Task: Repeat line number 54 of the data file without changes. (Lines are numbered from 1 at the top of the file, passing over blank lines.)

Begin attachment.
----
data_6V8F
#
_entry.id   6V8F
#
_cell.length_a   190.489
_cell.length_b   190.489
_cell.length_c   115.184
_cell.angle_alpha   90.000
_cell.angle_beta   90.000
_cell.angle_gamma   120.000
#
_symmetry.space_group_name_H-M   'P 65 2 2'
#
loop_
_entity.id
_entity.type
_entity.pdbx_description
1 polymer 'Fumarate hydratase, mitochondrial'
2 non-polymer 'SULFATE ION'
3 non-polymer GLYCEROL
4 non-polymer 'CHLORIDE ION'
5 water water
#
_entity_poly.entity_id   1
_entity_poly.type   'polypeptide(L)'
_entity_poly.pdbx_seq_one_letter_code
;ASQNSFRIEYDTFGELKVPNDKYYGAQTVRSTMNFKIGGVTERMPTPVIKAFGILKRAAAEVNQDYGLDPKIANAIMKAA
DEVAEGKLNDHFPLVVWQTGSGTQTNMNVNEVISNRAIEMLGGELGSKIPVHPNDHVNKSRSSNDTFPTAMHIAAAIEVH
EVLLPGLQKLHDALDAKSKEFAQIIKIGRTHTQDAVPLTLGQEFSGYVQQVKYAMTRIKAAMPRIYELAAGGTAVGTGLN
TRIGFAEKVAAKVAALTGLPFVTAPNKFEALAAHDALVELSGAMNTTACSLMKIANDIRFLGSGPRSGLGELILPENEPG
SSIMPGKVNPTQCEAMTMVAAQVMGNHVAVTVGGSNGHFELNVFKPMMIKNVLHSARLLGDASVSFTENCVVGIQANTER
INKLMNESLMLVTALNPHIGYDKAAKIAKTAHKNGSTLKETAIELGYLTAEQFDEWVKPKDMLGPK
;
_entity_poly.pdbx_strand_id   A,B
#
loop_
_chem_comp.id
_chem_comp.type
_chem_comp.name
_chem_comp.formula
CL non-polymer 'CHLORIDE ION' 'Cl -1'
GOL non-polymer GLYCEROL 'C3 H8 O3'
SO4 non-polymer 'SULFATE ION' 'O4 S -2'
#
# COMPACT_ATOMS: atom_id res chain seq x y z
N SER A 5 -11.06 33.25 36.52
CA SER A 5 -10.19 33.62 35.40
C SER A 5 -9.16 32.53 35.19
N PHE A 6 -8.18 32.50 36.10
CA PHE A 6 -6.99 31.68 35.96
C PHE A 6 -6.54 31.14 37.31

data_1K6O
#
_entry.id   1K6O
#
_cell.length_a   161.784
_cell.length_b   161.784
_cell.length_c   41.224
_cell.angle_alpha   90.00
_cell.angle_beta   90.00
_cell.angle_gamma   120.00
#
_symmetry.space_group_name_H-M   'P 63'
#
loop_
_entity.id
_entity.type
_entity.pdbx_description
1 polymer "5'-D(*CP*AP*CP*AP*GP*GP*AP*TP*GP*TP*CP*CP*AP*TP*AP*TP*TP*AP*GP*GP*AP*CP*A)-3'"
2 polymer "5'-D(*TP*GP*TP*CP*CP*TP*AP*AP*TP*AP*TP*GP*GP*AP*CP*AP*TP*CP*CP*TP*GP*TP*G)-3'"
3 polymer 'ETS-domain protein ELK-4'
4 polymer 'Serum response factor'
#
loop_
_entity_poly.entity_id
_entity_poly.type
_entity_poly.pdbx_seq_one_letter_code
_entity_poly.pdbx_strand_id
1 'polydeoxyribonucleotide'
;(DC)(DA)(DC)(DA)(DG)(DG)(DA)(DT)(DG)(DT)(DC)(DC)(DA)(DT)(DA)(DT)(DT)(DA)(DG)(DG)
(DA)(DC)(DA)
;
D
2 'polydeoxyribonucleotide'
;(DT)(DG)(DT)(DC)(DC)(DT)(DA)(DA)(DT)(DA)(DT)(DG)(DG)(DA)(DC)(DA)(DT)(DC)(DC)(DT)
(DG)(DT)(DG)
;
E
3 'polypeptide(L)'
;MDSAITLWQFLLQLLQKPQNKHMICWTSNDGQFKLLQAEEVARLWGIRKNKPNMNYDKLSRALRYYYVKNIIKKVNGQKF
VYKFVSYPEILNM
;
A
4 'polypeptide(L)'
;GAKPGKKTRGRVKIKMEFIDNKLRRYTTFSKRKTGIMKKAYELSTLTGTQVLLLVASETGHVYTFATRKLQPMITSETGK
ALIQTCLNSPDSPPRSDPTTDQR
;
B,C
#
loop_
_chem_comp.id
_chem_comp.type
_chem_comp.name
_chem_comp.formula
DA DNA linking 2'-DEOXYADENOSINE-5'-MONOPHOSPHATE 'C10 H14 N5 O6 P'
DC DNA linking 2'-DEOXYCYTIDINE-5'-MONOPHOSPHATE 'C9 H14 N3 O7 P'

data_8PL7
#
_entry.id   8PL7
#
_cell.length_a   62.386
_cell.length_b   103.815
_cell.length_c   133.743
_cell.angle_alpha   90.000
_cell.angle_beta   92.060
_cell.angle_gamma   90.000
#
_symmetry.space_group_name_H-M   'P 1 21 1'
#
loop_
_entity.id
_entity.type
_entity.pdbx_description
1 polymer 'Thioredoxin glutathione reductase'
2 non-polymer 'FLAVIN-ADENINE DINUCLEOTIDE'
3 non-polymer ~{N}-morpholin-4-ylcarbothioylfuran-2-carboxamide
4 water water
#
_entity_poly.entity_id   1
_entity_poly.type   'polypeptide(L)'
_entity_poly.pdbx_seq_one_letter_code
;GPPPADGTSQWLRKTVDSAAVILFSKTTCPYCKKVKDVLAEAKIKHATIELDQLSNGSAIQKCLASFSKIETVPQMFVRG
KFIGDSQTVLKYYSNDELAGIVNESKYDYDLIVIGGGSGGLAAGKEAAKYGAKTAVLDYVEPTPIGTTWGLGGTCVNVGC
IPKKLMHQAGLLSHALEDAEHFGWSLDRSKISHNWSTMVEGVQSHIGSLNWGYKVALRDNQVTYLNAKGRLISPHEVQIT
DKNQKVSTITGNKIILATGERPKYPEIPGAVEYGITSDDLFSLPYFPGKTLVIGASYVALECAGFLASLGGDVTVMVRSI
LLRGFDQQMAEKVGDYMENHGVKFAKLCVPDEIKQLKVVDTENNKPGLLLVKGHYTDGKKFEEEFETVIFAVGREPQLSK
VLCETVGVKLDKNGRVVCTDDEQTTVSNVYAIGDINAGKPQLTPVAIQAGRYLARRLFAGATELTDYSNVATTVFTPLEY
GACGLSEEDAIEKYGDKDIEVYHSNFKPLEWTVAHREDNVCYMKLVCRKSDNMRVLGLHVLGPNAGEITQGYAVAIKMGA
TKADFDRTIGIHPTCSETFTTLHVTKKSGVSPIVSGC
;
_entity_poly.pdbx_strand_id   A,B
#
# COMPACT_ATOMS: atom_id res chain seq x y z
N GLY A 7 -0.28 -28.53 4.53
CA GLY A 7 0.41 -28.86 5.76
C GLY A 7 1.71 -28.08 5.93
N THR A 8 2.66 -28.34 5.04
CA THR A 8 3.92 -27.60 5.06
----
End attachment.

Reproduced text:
_entry.id   1K6O